During the public comments portion at the end of tonight’s City Council meeting, Siddeeq El-Amin came to the mic to demand answers and a fair shot. The governing body rejected adding him to agenda last Monday, January 6, after which he could have been confirmed as Director of Public Affairs and Safety. While most details are hammered out in executive session, which is closed to the public, Councilwoman Tracey Brown cited “very distrubing” information about Mr. El-Amin that prohibited her from supporting the long time Plainfielder.
El-Amin claims that any “issues” are beyond his understanding. “During the executive session of the City Council on December 16th, no council member ever asked me any questions regarding my character or leadership,” explained the retired captain.
Mr. El-Amin wanted to publicly address a few misconceptions, the first being a supposed lack of connectedness with Plainfield. He detailed much of his involvement, beginning with his coaching of the 8th and 9th grade football teams in the 1970s and continuing to present day, where he is a trustee at Masjidullah, a member of the Neighborhood Health Services Corporation’s Board of Directors, helps administrate a Muslim community soup kitchen, and co-owns a preschool with his wife.
Another critical misconception, according to Siddeeq El-Amin, is that he is separated from rank and file police officers. “Twice a year I spend two days at the academy teaching all new recruits, not just new recruits from Plainfield… Every Plainfield officer that has attended this academy has had me as an instructor.” Admitting that higher ranking police become more distant from the front lines, he explained that this is only due to a change in responsibilities, like creating policy.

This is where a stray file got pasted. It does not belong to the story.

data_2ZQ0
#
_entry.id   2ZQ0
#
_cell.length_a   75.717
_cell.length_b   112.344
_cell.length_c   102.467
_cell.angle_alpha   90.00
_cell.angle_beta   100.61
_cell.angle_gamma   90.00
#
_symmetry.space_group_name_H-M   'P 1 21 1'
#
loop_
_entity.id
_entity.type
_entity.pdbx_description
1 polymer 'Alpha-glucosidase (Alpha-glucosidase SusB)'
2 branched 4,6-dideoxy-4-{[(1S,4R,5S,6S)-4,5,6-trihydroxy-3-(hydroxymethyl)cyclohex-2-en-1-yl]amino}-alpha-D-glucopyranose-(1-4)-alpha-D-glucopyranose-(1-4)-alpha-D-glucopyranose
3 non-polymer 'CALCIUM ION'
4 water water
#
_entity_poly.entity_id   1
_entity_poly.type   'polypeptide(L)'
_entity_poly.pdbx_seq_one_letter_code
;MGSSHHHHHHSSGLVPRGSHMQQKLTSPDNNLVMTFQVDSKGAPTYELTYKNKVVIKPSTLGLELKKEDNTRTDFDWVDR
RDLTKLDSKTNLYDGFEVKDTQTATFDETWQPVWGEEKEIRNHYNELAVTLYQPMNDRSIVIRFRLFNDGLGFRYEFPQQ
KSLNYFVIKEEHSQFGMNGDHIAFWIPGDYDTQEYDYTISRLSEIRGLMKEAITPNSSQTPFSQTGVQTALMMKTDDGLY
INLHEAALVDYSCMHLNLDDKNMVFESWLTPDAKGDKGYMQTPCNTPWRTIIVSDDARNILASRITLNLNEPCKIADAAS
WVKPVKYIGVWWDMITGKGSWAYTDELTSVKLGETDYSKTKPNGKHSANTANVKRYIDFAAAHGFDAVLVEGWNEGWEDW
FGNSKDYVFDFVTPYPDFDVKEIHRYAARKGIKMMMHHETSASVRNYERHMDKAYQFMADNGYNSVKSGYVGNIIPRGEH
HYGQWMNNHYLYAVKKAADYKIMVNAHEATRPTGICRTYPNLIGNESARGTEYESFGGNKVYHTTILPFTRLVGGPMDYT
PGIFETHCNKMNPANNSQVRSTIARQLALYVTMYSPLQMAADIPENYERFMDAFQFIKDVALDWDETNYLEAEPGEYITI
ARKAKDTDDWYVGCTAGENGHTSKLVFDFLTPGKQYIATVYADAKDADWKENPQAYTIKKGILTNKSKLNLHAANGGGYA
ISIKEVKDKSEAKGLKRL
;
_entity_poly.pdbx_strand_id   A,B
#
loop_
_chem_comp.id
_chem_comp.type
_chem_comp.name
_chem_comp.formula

Addressing his supposed disconnect from policing, El-Amin claims to have continued his professional development through the end of his career by attending law enforcement conferences and trainings, and serving as a national board member for two major law enforcement organizations. Even after retirement, he attends conferences for the International Association of Chiefs of Police and NOBLE, the National Organization of Black Law Enforcement Executives, where he serves as a trustee. “What can my detractors say about their careers?” pondered El-Amin, before dispelling rumors of the firemen not being behind him.
Lastly, Siddeeq El-Amin detailed repeated attempts, since January 6, at contacting the presumably five members of the City Council that do not support his appointment. He claims that Bridget Rivers stood him up four times and that he was only successful in meeting with Gloria Taylor. He was able to reach Tracey Brown briefly, via phone not long before the meeting. “You have apparently been told certain things and alluded to them in public as being very serious and somehow you have taken no initiative to get to the truth,” declared El-Amin, who claims that not one of his references he submitted to the City Council back in November have been contacted as of yet.
So, he has spoken. Should members of the City Council continue to oppose Mr. El-Amin, I suppose it is time for them to give answers as to why.
If you’d like to hear exactly what Siddeeq El-Amin had to say, listen at the bottom of this page.
There were a couple of other noteworthy items at this council meeting, but as I had a late night errand to run, I didn’t get home until 11:00pm. I won’t be happy worker if I get to bed way too late tonight, but I will write more tomorrow evening.